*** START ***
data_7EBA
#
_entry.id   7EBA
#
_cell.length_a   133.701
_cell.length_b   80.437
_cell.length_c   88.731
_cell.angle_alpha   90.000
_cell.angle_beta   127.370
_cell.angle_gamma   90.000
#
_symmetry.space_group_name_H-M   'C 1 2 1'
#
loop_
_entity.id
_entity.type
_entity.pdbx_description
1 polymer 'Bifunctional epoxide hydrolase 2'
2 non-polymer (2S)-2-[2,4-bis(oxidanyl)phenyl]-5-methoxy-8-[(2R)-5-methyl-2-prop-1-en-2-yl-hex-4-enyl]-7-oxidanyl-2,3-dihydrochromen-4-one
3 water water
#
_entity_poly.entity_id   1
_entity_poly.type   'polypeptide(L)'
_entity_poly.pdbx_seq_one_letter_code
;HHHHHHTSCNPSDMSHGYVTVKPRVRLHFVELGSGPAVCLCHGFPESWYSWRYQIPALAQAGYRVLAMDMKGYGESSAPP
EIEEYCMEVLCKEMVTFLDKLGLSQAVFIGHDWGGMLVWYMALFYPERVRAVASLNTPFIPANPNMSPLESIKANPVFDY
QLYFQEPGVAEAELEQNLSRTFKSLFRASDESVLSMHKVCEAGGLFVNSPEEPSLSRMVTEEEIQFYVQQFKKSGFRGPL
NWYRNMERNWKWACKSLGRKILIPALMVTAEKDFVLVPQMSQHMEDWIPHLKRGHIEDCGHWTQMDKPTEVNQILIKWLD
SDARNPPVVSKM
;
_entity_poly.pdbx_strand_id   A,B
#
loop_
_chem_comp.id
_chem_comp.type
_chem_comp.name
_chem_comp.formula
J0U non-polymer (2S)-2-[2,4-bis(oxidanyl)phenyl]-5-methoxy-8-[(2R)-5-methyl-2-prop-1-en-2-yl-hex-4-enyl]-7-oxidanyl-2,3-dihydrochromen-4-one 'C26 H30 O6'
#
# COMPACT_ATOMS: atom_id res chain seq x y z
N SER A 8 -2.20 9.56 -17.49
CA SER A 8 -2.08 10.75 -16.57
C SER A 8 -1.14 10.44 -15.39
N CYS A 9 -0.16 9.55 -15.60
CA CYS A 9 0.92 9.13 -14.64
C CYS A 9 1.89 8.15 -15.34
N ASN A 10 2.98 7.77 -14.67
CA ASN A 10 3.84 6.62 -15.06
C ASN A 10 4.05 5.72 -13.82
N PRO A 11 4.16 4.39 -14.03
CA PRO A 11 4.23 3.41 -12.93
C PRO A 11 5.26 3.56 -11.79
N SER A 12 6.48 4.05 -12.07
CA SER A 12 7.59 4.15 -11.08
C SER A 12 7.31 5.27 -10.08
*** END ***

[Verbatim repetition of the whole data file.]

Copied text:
data_7EBA
#
_entry.id   7EBA
#
_cell.length_a   133.701
_cell.length_b   80.437
_cell.length_c   88.731
_cell.angle_alpha   90.000
_cell.angle_beta   127.370
_cell.angle_gamma   90.000
#
_symmetry.space_group_name_H-M   'C 1 2 1'
#
loop_
_entity.id
_entity.type
_entity.pdbx_description
1 polymer 'Bifunctional epoxide hydrolase 2'
2 non-polymer (2S)-2-[2,4-bis(oxidanyl)phenyl]-5-methoxy-8-[(2R)-5-methyl-2-prop-1-en-2-yl-hex-4-enyl]-7-oxidanyl-2,3-dihydrochromen-4-one
3 water water
#
_entity_poly.entity_id   1
_entity_poly.type   'polypeptide(L)'
_entity_poly.pdbx_seq_one_letter_code
;HHHHHHTSCNPSDMSHGYVTVKPRVRLHFVELGSGPAVCLCHGFPESWYSWRYQIPALAQAGYRVLAMDMKGYGESSAPP
EIEEYCMEVLCKEMVTFLDKLGLSQAVFIGHDWGGMLVWYMALFYPERVRAVASLNTPFIPANPNMSPLESIKANPVFDY
QLYFQEPGVAEAELEQNLSRTFKSLFRASDESVLSMHKVCEAGGLFVNSPEEPSLSRMVTEEEIQFYVQQFKKSGFRGPL
NWYRNMERNWKWACKSLGRKILIPALMVTAEKDFVLVPQMSQHMEDWIPHLKRGHIEDCGHWTQMDKPTEVNQILIKWLD
SDARNPPVVSKM
;
_entity_poly.pdbx_strand_id   A,B
#
loop_
_chem_comp.id
_chem_comp.type
_chem_comp.name
_chem_comp.formula
J0U non-polymer (2S)-2-[2,4-bis(oxidanyl)phenyl]-5-methoxy-8-[(2R)-5-methyl-2-prop-1-en-2-yl-hex-4-enyl]-7-oxidanyl-2,3-dihydrochromen-4-one 'C26 H30 O6'
#
# COMPACT_ATOMS: atom_id res chain seq x y z
N SER A 8 -2.20 9.56 -17.49
CA SER A 8 -2.08 10.75 -16.57
C SER A 8 -1.14 10.44 -15.39
N CYS A 9 -0.16 9.55 -15.60
CA CYS A 9 0.92 9.13 -14.64
C CYS A 9 1.89 8.15 -15.34
N ASN A 10 2.98 7.77 -14.67
CA ASN A 10 3.84 6.62 -15.06
C ASN A 10 4.05 5.72 -13.82
N PRO A 11 4.16 4.39 -14.03
CA PRO A 11 4.23 3.41 -12.93
C PRO A 11 5.26 3.56 -11.79
N SER A 12 6.48 4.05 -12.07
CA SER A 12 7.59 4.15 -11.08
C SER A 12 7.31 5.27 -10.08